Re "Native Australian budgerigars are blue in colour"

To: Andrew Hobbs <>
Subject: Re "Native Australian budgerigars are blue in colour"
From: Michael Tarburton <>
Date: Mon, 19 Mar 2007 17:31:19 +1100
g'day Andrew and others interested in this thread,

On 18/03/2007, at 5:55 PM, Andrew Hobbs wrote:

What exactly is this "appalling non-scientific methodology" with
regard to the peppered moth.

Andrew Hobbs

You can read about the faulty experimental procedures used and the
illogical reasoning in a number of papers.  Here are three:
1.  Sargent, T.D. C.D. Millar, & D. M. Lambert. 1998.  The
“Classical” Explanation of Industrial Melanism, assessing the
evidence.  Evolutionary Biology 30: 299-322.
 [review paper on the validity of many years of work on Biston
betularia and 99 other species in UK & NA].

2.  Wells, J. 1999.  Second Thoughts about Peppered Moths.  The
Scientist 13(11): 5 pp  taken from the internet.
[paper on many unjustifiable assumptions used, poor methods, bad
extrapolations in the research on Biston betularia.]

3. an interesting portion is as follows "Why was Sargent [one researcher show poor methodology in Peppered Moth research] treated so badly?
One reason may simply be the tendency of scientists to cling to
theories that are mainstays of their careers. I suspect, though, that something more is involved: a desire to protect the classic story as
an icon of Darwinian evolution in action. Although Jerry Coyne is an
outspoken evolutionist, and Ted Sargent is no creationist, the
evolution-creation controversy fosters a climate in which many
Darwinists regard criticism of supposed evidence for evolution as
giving aid and comfort to the Enemy.

Ironically, though, the truth or falsity of the peppered moth story
is largely irrelevant to the evolution-creation controversy. If the
story were true, it would show only a reversible shift in the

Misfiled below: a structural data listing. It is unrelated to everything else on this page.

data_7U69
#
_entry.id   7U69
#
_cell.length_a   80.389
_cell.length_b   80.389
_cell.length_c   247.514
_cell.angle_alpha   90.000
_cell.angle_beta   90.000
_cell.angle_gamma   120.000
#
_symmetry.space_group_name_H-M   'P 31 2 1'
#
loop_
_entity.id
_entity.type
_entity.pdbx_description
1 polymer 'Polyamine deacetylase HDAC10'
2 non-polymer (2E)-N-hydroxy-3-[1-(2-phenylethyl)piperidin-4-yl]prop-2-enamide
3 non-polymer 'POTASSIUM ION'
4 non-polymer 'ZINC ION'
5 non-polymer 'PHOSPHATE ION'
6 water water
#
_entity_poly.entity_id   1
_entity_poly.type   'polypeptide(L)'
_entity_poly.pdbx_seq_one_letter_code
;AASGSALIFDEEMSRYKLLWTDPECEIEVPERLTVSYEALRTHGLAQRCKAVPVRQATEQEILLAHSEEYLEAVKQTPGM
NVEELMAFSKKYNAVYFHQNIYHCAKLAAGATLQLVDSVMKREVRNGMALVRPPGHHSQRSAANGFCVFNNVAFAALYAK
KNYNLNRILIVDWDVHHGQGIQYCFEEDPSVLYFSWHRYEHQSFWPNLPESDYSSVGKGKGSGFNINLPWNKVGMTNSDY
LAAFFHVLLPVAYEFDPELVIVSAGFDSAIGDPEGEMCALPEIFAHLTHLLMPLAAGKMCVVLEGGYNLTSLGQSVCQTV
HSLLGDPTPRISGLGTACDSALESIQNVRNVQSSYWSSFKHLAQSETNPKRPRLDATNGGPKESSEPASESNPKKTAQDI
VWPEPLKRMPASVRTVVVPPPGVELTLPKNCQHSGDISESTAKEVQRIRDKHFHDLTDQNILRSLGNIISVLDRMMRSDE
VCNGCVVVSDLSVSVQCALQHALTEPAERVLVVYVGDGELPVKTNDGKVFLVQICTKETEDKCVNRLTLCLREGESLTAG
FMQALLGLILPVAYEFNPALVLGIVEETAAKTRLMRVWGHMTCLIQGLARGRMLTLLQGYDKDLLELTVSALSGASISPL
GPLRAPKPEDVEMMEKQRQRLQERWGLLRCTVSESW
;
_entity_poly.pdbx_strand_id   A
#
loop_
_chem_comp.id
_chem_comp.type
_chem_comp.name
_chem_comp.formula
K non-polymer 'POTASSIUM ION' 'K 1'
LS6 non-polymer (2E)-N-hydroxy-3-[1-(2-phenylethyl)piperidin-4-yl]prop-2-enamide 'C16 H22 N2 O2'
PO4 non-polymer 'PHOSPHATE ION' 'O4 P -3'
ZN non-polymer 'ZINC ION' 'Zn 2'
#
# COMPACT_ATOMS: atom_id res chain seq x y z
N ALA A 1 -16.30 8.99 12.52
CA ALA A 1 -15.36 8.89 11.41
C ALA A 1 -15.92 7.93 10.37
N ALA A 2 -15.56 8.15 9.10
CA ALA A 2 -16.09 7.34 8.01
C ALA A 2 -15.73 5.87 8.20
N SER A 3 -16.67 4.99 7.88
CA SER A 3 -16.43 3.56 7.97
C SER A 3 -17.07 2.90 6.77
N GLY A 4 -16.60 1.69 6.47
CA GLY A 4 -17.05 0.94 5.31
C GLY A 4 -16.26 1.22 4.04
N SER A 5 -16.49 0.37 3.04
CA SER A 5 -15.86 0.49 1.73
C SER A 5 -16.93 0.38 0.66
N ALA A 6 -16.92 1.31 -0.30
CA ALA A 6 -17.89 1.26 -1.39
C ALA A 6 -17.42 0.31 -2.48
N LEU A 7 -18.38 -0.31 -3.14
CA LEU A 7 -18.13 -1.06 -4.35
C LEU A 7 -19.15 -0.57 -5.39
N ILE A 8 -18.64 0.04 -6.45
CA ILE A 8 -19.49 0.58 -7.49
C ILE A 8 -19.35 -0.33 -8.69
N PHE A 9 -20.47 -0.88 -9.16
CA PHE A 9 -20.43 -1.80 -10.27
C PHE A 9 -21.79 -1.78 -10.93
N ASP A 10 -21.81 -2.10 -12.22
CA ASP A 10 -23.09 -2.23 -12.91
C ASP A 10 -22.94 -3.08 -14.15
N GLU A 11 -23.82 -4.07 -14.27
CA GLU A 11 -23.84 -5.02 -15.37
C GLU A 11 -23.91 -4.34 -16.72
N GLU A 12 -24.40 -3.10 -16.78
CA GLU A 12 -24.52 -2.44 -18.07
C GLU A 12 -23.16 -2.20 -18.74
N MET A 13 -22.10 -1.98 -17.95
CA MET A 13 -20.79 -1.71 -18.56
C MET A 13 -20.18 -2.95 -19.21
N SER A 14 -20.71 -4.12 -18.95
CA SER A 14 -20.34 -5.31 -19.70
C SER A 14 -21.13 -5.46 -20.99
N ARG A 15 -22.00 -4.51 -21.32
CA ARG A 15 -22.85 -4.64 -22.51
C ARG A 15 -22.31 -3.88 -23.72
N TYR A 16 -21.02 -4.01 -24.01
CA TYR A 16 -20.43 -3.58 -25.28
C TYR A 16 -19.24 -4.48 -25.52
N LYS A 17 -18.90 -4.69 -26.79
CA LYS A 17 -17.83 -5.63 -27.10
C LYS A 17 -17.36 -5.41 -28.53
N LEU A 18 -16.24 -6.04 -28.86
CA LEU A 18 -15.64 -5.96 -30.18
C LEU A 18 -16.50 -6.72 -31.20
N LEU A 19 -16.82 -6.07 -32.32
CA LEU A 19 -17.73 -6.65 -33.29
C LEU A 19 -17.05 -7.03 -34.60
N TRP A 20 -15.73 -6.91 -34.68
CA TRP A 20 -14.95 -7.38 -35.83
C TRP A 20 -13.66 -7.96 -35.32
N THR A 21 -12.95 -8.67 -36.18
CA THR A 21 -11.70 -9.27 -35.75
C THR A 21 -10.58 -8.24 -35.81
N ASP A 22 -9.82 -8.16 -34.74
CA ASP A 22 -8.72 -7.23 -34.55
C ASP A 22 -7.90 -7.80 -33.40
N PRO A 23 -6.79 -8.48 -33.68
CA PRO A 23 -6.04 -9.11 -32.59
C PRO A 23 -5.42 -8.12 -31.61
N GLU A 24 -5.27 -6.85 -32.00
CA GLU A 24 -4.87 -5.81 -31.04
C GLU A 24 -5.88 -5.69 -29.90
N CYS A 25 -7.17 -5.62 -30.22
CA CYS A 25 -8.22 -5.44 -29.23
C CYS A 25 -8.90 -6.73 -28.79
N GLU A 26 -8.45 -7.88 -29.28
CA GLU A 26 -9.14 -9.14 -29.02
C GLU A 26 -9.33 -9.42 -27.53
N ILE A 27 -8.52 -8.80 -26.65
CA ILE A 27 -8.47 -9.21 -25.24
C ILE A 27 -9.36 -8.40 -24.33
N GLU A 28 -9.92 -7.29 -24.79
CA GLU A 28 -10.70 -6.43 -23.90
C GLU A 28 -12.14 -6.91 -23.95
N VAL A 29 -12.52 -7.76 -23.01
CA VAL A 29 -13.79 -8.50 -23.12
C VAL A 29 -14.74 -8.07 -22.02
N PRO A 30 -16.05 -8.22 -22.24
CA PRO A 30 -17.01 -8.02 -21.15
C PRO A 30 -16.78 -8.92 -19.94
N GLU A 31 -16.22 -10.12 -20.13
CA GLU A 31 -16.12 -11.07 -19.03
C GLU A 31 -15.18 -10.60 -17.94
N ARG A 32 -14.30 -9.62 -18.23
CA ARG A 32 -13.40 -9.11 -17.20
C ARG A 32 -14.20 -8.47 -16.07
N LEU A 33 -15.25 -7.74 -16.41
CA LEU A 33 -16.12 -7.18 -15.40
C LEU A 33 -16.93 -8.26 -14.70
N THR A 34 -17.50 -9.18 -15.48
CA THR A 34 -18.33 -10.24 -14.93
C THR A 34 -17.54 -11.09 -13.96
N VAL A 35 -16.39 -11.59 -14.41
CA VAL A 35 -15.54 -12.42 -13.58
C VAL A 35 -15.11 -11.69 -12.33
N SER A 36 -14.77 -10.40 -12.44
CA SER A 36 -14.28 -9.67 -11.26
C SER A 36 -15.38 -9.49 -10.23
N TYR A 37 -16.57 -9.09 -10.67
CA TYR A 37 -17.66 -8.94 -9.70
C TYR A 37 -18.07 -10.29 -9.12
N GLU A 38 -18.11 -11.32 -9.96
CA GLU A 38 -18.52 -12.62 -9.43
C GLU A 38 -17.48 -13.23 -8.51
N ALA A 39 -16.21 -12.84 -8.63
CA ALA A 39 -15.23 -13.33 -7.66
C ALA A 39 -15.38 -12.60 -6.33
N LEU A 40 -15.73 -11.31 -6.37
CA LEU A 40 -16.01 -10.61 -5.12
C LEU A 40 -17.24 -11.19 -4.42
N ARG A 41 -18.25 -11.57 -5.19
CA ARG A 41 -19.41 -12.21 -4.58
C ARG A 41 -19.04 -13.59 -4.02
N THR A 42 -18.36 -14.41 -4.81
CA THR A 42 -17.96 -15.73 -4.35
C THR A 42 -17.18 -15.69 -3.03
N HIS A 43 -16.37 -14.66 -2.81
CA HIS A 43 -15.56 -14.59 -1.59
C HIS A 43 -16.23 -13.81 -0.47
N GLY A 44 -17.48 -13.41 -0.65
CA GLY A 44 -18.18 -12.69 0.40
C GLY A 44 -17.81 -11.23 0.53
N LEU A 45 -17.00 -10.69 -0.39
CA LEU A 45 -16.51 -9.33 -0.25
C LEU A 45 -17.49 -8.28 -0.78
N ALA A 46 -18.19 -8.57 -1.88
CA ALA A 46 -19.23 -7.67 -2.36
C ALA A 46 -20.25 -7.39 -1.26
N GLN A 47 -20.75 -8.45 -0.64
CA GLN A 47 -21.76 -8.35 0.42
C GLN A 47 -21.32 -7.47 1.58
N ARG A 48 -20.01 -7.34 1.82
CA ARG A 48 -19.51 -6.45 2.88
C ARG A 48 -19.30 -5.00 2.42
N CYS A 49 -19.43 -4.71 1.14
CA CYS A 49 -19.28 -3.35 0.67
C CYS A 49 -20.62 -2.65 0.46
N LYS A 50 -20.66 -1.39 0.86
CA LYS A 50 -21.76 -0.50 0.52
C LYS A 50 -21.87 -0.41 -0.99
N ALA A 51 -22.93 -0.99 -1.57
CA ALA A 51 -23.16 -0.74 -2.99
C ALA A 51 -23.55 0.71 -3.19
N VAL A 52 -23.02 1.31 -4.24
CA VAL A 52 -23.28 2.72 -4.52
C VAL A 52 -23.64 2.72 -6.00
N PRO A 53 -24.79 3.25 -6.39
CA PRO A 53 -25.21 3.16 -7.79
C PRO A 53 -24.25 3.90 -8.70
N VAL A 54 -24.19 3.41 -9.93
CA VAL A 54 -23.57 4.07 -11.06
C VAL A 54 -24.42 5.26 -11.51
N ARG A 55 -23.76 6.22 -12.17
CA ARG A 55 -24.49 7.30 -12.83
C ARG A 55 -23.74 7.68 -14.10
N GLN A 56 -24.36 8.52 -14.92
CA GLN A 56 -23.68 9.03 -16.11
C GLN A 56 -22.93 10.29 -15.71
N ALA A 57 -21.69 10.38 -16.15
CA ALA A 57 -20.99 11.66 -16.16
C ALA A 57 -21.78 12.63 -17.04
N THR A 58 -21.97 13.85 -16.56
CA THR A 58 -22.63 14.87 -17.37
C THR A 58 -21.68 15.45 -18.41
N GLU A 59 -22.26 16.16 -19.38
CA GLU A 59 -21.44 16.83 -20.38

proportions of two varieties in a preexisting species—a result that even the most uncompromising creationist could accept. And its
falsity poses no threat to the most uncompromising evolutionist,
because there are now other, better examples of natural selection
within existing species.

Nevertheless, many defenders of Darwinian evolution rush to protect
the peppered moth icon as though their religion depended on it. In
2000, I wrote a book pointing out that the peppered moth story—though of limited significance in itself—is part of a larger pattern of
systematic misrepresentation serving to prop up Darwin's theory.
Kevin Padian, a Berkeley professor and president of the National
Center for Science Education, a militantly pro-Darwin advocacy group, responded by likening me to the sociopathic antihero of the film The
Talented Mr. Ripley. According to Padian, "a particularly egregious
example of Mr. Wells's talents is his treatment of the peppered
moth.""  ... a particularly interesting discussion follows

Some of the problems involved in this work included:
A. Gluing and pining moths (you can see the pins in some text
photographs) on tree trunks - where it was easy for the experimenter
to make observations -but it is now apparent that this is not where
this species spends the day - thus they are not normally exposed to
the birds that took the specimens in the tests.
B. Predicting that dark moths would decline as the pollution on trees was cleaned up. Facts are that the moths started reverting to the
peppered form before any detectable changes occurred in the forests.
C. When one group of researchers glued dead moths onto trunks in an
unpolluted forest, the birds took more of the dark - less camouflaged moths (as predicted). However, their traps captured four times as
many dark moths as light moths (the opposite of textbook predictions)

 Note the dates of these three publications.  Yet since then only
one University textbook that I know of has dropped the use of the
Peppered Moth as evidence for evolution. I hope our bird research is more scientific that this work on insects. - and entomologists do
not get me wrong there is plenty of good work on insects.

Cheers and happy and accurate birding

Mike Tarburton

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